Clinical features

Atrial septal defect
MedGen UID:
6753
Concept ID:
C0018817
Congenital Abnormality
Atrial septal defect (ASD) is a congenital abnormality of the interatrial septum that enables blood flow between the left and right atria via the interatrial septum.
Ventricular septal defect
MedGen UID:
42366
Concept ID:
C0018818
Anatomical Abnormality
Developmental abnormalities in any portion of the VENTRICULAR SEPTUM resulting in abnormal communications between the two lower chambers of the heart. Classification of ventricular septal defects is based on location of the communication, such as perimembranous, inlet, outlet (infundibular), central muscular, marginal muscular, or apical muscular defect.
Microphthalmos
MedGen UID:
10033
Concept ID:
C0026010
Congenital Abnormality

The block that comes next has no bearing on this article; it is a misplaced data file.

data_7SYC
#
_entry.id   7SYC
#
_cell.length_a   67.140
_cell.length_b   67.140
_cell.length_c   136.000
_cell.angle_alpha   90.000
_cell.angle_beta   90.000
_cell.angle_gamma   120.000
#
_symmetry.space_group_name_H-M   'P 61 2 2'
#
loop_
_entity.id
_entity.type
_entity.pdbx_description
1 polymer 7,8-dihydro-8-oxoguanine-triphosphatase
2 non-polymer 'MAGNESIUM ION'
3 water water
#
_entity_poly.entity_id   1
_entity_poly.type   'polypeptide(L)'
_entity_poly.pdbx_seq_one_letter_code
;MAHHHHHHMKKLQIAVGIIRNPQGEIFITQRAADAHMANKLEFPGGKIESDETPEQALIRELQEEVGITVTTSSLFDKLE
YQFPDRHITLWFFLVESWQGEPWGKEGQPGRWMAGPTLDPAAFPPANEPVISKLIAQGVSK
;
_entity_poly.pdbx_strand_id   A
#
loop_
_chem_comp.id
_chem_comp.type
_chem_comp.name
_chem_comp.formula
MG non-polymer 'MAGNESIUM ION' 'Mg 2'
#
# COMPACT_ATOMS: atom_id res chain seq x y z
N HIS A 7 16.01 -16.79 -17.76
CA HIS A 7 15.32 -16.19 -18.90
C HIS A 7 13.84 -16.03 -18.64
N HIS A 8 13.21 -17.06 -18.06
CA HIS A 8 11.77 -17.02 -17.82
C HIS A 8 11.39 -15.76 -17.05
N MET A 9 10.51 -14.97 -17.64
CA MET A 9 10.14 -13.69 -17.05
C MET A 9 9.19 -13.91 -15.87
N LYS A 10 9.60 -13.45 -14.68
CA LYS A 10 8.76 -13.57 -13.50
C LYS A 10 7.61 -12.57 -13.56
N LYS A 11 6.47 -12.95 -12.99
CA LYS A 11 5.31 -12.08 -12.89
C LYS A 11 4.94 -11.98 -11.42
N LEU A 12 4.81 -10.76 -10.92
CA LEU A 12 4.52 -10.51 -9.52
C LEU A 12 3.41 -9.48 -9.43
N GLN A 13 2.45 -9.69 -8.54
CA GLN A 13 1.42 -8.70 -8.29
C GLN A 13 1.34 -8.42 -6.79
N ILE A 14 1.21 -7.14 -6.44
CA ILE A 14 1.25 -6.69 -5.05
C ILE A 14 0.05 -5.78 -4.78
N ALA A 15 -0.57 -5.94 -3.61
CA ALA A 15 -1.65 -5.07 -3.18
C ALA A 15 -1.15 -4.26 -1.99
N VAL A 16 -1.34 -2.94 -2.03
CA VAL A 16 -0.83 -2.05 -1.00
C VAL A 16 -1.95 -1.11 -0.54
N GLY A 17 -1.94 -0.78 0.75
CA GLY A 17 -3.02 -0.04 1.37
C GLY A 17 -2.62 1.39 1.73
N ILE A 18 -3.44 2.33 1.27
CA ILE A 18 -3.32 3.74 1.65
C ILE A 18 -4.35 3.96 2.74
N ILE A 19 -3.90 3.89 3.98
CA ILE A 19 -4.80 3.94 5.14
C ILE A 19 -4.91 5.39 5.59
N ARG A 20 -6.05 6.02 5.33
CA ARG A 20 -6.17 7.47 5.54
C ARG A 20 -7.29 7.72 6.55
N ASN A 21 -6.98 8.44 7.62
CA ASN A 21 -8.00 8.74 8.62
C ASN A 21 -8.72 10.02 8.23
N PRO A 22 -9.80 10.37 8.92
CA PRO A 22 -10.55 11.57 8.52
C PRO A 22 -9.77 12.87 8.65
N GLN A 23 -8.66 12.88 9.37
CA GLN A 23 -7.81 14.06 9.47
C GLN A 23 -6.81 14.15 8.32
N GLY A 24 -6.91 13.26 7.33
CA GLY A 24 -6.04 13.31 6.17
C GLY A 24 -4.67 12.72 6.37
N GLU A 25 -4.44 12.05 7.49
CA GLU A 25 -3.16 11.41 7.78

Microphthalmia is an eye abnormality that arises before birth. In this condition, one or both eyeballs are abnormally small. In some affected individuals, the eyeball may appear to be completely missing; however, even in these cases some remaining eye tissue is generally present. Such severe microphthalmia should be distinguished from another condition called anophthalmia, in which no eyeball forms at all. However, the terms anophthalmia and severe microphthalmia are often used interchangeably. Microphthalmia may or may not result in significant vision loss.People with microphthalmia may also have a condition called coloboma. Colobomas are missing pieces of tissue in structures that form the eye. They may appear as notches or gaps in the colored part of the eye called the iris; the retina, which is the specialized light-sensitive tissue that lines the back of the eye; the blood vessel layer under the retina called the choroid; or in the optic nerves, which carry information from the eyes to the brain. Colobomas may be present in one or both eyes and, depending on their size and location, can affect a person's vision.People with microphthalmia may also have other eye abnormalities, including clouding of the lens of the eye (cataract) and a narrowed opening of the eye (narrowed palpebral fissure). Additionally, affected individuals may have an abnormality called microcornea, in which the clear front covering of the eye (cornea) is small and abnormally curved.Between one-third and one-half of affected individuals have microphthalmia as part of a syndrome that affects other organs and tissues in the body. These forms of the condition are described as syndromic. When microphthalmia occurs by itself, it is described as nonsyndromic or isolated.